This post is the somewhat delayed sequel to my writing games post, but it's also about five years of blogging.
Before in my writing games post, I stated that different forms of writing - blogging, journalism, academic writing - each have their place in the world, serving different functions and attracting different types of people. Now I want to say why for me, I choose blogging.
When I write, I want my words to be findable. Not just for me, not just for my professional peers, but for anyone who for whatever random or serendipitous reason might be interested.
There was a very interesting exchange the other week between Lorcan Dempsey and Walt Crawford over Walt's description of blogs as "grey literature" in Cites & Insights 7:9. I don't want to misquote Walt, while he also described blogs as grey literature, he also said that grey literature represented the most compelling and worthwhile literature in the library field today. For the person who doesn't have the information retrieval resources or skills of a librarian, it is the professional library literature which is closer to what is usually known as grey literature - that which is difficult to impossible to find in full-text, and when it is available, prohibitively expensive.
It is a valid point that because blogs are not indexed and systematically archived, they may be very difficult to find in the future, even more difficult to find than a peer reviewed article published in an obscure library journal. I think it's likely that as the blog medium develops and matures, more blogs will be indexed and archived in some form, if only on a selective basis (thus requiring the involvement of some sort of gatekeeper). This has already happened with projects like the Internet Archive and projects like PANDORA in Australia. My other response to this, is to trust that if a blog post had any impact, it may have been noticed by someone else - and that even if the blog disappears, some of the traces which the blog left on the blogosphere during its time may remain. That answer might not be be satisfying to a researcher, but as a writer, it suffices for me. It's not quite the same as producing a physical item, such as a book or a printed journal article, and knowing that the physical item will be around long after I'm gone. But there's more to posterity than physical objects - what is the point of being published if it means that you are less likely to be read in the present and short-term future than if your words were available online right now? Which reminds me that I don't care much for posterity - I care more about what I'm writing now than what has happened to what I wrote five years ago.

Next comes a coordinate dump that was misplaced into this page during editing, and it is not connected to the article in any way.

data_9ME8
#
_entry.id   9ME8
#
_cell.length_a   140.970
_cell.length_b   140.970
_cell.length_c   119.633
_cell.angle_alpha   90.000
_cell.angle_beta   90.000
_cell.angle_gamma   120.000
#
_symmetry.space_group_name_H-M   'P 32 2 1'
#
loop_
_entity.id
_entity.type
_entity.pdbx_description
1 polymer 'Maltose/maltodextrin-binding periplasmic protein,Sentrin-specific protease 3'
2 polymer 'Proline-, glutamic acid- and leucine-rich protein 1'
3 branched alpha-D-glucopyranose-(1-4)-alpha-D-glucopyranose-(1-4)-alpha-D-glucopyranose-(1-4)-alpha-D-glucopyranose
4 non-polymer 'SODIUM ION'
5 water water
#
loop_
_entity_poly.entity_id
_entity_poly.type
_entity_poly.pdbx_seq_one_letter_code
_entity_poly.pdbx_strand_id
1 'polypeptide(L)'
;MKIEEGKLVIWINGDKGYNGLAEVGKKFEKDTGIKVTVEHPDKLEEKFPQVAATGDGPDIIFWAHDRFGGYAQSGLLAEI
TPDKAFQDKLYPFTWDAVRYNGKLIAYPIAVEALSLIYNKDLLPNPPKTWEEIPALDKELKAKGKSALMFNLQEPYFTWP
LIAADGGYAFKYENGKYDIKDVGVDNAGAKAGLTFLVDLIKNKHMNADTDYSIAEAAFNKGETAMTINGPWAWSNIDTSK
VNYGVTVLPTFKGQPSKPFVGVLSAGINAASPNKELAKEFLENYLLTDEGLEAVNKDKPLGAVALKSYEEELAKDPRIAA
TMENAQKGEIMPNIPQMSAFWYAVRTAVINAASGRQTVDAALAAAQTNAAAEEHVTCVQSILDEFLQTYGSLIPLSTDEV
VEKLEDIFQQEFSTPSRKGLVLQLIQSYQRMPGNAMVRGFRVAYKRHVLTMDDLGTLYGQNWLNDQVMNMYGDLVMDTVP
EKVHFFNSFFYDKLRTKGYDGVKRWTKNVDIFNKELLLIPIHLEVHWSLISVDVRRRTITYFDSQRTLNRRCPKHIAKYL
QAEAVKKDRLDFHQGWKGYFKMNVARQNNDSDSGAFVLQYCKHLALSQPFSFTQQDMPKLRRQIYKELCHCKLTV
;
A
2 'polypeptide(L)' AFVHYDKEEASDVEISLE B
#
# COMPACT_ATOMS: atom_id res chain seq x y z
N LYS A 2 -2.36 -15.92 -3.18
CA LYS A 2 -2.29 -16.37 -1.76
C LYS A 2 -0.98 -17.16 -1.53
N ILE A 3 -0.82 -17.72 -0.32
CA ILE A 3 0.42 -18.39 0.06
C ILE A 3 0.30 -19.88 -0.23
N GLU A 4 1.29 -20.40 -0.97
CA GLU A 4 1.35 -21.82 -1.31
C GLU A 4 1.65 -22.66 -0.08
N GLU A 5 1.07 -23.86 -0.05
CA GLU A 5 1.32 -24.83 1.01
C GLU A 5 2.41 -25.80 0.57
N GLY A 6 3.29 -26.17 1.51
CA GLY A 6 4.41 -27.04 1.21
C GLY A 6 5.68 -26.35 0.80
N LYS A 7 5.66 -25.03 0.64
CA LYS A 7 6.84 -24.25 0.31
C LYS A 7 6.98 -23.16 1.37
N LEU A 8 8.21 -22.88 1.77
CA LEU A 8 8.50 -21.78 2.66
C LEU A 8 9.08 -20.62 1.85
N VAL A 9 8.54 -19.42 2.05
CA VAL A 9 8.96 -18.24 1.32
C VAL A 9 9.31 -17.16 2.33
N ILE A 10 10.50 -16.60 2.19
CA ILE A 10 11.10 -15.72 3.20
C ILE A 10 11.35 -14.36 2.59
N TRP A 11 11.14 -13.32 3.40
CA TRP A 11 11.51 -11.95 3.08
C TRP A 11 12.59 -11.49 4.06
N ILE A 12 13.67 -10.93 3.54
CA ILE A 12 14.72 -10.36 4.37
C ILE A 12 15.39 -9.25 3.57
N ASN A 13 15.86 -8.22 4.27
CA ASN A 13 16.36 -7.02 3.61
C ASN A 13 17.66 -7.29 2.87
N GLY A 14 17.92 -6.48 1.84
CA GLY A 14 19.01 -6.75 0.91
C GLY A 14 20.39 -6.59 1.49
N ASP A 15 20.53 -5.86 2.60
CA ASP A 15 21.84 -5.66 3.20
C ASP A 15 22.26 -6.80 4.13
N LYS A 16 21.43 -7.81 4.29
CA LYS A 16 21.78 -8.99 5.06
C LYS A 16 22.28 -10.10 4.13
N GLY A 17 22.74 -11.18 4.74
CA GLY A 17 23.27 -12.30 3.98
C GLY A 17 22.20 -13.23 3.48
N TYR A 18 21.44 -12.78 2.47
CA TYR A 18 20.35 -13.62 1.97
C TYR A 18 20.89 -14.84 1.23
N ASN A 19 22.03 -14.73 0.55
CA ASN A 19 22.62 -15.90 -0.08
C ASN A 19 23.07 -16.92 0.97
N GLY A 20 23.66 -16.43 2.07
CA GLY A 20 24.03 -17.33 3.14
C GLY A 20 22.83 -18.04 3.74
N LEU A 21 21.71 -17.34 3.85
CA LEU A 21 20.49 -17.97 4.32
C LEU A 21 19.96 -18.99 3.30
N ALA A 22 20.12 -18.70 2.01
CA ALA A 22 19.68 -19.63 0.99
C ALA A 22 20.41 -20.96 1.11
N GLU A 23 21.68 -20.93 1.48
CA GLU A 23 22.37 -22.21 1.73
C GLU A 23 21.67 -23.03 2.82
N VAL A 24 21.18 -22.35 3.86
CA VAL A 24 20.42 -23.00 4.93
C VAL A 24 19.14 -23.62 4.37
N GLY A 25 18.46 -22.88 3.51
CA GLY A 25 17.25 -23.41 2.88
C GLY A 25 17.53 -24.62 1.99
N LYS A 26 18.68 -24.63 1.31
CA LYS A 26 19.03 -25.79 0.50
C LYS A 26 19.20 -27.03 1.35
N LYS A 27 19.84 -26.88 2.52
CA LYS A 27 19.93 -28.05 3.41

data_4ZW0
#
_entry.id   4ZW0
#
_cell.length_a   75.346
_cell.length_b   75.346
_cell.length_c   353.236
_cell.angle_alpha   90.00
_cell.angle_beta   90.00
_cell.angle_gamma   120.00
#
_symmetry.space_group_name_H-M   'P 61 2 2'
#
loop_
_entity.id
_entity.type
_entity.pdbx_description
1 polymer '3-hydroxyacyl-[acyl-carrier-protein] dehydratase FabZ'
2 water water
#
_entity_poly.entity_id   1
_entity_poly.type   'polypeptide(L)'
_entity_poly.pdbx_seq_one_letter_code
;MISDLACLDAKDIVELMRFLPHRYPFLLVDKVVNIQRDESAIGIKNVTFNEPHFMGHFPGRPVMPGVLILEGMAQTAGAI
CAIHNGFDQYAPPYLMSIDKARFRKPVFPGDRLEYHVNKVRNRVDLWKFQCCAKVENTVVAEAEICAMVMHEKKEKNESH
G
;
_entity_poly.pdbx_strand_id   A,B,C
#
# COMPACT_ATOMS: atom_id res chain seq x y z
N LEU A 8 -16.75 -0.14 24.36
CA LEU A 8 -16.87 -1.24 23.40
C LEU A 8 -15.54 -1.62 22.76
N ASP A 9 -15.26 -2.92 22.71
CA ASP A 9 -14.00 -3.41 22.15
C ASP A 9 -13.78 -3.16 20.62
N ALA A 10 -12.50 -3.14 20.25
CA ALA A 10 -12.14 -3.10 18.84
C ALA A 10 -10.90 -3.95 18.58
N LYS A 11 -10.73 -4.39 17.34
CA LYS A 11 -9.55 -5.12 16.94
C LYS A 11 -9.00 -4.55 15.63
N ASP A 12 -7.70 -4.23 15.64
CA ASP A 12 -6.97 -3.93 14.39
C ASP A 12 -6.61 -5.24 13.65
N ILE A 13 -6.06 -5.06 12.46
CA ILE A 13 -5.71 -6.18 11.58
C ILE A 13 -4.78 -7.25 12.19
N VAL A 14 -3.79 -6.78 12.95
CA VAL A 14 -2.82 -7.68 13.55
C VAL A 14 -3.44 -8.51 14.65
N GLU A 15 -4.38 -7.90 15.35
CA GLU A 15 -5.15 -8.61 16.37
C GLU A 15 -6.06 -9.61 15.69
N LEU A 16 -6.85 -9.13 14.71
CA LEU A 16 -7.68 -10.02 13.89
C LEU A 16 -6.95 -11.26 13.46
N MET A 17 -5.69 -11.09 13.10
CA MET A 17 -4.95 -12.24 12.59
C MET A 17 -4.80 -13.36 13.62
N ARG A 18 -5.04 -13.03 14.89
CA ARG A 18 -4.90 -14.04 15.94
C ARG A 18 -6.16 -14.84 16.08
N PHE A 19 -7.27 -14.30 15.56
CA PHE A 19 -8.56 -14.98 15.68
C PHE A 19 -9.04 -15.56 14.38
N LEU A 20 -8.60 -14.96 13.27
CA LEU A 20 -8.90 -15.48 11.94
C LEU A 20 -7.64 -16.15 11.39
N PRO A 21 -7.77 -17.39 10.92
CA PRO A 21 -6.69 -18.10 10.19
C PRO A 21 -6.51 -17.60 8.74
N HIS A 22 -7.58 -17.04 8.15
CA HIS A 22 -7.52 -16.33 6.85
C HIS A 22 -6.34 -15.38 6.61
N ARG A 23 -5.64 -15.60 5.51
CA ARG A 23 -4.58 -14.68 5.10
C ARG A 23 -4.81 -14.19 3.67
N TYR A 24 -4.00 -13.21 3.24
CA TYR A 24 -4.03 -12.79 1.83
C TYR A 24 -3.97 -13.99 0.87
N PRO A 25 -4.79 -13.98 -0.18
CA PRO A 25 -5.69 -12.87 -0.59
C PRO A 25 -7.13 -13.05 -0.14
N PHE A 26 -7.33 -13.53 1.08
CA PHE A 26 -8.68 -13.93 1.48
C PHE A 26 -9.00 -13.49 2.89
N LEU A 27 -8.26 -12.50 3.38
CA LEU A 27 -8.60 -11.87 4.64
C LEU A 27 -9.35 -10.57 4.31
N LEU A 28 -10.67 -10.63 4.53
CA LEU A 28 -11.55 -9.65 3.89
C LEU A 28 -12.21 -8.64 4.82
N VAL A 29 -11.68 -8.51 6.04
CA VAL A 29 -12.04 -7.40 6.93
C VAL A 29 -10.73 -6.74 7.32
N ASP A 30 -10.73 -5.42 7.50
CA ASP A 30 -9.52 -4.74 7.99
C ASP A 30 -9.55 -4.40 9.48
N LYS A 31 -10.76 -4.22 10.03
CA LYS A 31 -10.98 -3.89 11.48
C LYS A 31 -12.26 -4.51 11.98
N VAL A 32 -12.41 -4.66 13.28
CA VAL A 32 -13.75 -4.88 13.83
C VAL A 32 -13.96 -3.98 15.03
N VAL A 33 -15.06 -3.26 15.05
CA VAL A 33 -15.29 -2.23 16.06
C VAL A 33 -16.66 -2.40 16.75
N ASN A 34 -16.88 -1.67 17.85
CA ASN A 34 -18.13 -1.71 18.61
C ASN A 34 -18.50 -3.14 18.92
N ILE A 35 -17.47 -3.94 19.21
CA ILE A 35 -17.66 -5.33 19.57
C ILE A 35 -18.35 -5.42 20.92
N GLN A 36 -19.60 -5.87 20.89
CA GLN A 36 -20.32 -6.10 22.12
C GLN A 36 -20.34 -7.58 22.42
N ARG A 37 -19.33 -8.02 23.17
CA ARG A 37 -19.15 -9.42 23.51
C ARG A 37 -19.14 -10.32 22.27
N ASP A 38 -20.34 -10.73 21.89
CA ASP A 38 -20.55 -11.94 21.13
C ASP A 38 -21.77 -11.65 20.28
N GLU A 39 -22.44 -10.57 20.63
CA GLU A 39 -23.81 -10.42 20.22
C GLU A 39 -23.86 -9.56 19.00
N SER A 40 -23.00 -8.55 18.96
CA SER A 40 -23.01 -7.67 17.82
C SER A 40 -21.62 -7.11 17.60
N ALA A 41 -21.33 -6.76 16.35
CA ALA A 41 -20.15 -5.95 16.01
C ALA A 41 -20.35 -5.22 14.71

I'd rather my words be scattered in the gigantic haystack where most people are playing than held in a closed stack where only the elite are allowed in.
There are other reasons why I choose blogging - I'm not going into them all here, but the medium of academic writing increasingly seems broken in the twenty-first century. Rising serial costs are making these sources even more inaccessible and obscure. There's also the problem of the unacceptable delays between submission and publication (even up to five years!). It's a game which has zero appeal to me, which is ok, because I probably wouldn't play it very well anyway. And so I finish where I began, each to her or his own.
Stephanie Willen Brown, Blog- or Print Publishing?, CogSci Librarian
Mark Lindner, Keeping up, why is it always forward-thinking?, Off the Mark
Dani Rodrik, Why publish in a journal if you can disseminate online?, Dani Rodrik's weblog